Jeff Keacher is an engineer in Denver, Colorado. You can find him pretending to be an entrepreneur by fixing blurry photos or extolling the Jeff Keacher is an engineer in Denver, Colorado. You can find him pretending to be an entrepreneur by fixing blurry photos or extolling the virtues of backup for photographers. Also, he loves playing hockey. You can follow him on Twitter @teuobk.
Editors Note: This is a guest post from Jeff Keacher, an engineer in Denver, Colorado. You can find him pretending to be an entrepreneur by fixing blurry photos or extolling the virtues of backup for photographers. Also, he loves playing hockey. You can follow him on Twitter @teuobk.
It’s never good to scare away your customers. It’s even worse if you don’t realize you’re doing it. That was me.
Like most folks in the developer community, it’s been years since I last used Internet Explorer as my daily browser. Oh sure, we all keep copies around for web development work, but Firefox, Chrome, and Safari now rule the web roost. Unfortunately, that was not the case with the Blurity userbase.
I had long known about a steep drop-off between the number of people successfully downloading the Blurity installer and the number actually completing the installation. Roughly 50% of downloaders were abandoning the product after downloading it but before trying it. Was the installer crashing? Were they forgetting about it? I wasn’t sure. My peers told me that a 50% drop-off wasn’t out of the question. Months rolled by.
Then two days ago, I was testing some changes to the web site in Internet Explorer and decided to try downloading the installer. A big, scary, red warning box popped up:
That’s kind of scary!
“Oh no!” I thought. The scary warning and lack of clear options to proceed were alarming. Also, I was a bit miffed by the assertion that the Blurity installer was unpopular. So I clicked “Actions” only to haveanother scary warning box show its face:
Harm my computer? I don’t want that!
Dang. People would just be trying to remove the blur from their blurry photos, and they’d get smacked in the face with messages that my software would destroy their computers.
Turned out I’d been snared by IE’s SmartScreen filter.
I wondered how many of my users were coming in with Internet Explorer. It turned out that 43% of the visitors to Blurity.com were using IE. But it was worse than that, since Blurity runs only on Windows, and 86% of visitors were using Windows, so almost 50% of the eligible visitors were using IE. Shoot.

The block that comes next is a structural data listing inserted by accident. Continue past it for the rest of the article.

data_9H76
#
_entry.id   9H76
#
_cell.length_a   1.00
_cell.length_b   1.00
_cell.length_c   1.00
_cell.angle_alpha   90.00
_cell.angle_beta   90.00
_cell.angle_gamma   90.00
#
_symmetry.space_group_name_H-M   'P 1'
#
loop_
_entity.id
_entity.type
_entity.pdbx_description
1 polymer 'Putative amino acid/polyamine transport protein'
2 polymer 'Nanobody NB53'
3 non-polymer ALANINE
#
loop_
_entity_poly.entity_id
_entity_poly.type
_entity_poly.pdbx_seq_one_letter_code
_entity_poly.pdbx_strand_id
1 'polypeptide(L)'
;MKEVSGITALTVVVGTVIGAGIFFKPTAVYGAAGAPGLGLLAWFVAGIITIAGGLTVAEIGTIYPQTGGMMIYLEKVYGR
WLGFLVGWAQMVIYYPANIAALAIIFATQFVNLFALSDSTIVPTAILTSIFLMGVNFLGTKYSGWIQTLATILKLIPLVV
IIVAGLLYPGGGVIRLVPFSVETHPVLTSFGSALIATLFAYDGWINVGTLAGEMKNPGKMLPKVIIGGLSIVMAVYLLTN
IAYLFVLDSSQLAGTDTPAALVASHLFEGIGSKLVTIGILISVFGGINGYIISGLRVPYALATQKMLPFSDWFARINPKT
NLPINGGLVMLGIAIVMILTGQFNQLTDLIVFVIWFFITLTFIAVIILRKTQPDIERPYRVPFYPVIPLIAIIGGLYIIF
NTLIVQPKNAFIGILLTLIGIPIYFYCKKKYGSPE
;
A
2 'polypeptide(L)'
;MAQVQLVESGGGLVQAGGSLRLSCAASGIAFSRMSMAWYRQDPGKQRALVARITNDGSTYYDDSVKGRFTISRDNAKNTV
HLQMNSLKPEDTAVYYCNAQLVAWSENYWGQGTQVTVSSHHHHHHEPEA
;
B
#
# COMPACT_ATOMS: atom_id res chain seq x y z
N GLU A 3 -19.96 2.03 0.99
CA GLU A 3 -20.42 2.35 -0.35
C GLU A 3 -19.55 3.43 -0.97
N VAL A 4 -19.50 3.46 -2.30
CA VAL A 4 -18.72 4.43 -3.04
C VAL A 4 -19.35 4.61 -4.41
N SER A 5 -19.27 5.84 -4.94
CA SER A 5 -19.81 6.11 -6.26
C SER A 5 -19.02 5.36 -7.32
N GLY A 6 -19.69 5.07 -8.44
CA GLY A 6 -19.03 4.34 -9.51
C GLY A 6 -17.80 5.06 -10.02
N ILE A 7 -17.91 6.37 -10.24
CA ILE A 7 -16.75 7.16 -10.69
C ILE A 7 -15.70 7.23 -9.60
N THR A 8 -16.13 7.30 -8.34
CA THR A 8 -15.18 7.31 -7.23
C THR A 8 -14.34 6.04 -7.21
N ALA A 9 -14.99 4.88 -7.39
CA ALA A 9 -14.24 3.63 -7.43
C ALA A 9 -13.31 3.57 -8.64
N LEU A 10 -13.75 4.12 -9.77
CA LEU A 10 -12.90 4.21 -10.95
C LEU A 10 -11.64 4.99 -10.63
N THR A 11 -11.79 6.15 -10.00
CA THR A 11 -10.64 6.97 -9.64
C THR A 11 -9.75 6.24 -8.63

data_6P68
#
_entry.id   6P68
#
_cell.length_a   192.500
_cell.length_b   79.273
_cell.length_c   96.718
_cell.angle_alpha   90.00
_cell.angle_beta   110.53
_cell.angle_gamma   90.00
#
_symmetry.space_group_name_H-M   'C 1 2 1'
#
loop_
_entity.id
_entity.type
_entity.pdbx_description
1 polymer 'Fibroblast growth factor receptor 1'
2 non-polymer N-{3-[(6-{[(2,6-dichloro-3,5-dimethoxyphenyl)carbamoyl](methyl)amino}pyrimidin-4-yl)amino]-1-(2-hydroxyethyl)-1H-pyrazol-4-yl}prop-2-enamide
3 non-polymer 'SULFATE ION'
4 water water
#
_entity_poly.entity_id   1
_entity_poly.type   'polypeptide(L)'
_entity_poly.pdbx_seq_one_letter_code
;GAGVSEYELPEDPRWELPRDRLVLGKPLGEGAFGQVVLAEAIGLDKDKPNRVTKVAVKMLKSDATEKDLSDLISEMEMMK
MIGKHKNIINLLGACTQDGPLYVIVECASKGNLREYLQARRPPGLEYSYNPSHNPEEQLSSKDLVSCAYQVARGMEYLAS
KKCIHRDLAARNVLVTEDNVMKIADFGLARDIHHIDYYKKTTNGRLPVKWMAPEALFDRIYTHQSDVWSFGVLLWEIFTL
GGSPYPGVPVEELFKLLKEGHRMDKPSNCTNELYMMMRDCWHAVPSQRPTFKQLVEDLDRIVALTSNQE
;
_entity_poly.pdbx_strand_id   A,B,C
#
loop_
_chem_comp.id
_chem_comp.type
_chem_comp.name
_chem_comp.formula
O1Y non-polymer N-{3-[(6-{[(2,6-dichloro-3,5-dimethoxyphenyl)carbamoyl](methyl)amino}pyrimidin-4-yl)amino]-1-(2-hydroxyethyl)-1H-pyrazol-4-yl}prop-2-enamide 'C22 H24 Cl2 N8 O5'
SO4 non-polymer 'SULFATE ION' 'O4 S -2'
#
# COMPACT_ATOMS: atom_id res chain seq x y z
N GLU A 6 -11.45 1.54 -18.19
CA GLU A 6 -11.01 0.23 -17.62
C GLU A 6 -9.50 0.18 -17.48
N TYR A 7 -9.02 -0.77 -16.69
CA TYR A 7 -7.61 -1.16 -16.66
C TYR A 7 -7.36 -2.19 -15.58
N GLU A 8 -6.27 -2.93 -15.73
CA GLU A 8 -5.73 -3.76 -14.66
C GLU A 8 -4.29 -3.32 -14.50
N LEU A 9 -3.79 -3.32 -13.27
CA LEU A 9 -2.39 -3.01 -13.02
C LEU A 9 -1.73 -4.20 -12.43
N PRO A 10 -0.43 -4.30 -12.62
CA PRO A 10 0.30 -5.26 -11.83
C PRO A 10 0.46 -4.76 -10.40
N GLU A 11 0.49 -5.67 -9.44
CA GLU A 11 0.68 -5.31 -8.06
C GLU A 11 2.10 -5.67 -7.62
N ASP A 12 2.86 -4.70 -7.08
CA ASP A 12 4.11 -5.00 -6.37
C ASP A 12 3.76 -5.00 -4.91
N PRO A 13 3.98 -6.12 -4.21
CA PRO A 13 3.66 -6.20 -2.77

Distribution of visitors by browser
I then wondered how conversion rates were suffering.
About 80% of non-IE users who downloaded the Blurity installer successfully completed the installation. However, only 20% of IE users who did the download actually got through the install. That’s an expensive bug.
Here’s the worst part. About half of my sales were coming from IE users. That’s right: those 20% of IE users, representing 10% of my total traffic, were accounting for 50% of my sales. That’s a REALLY expensive bug. I was forgoing many, many hypothetical dollars.
So how do you fix that problem? One way is to wait for the installer to “age” a sufficient length of time, but the specifics are murky, and the problem comes back when a new installer is released.
The better solution is to get a code-signing certificate and sign the installer. StartSSL had what appeared to be the best prices, so I parted with some money and got a certificate.
No SmartScreen warnings now, thanks to the certificate
Success! Internet Explorer no longer complains when a user tries to download the Blurity installer! No scary warnings. About 85% of IE users are now going from download to installation.
Will that translate into increased sales? I’m not certain, but if I get just two additional sales from the certificate over the next two years, it will have been money well-spent.
Going forward, you can bet that I’ll be more in tune with my users’ habits.
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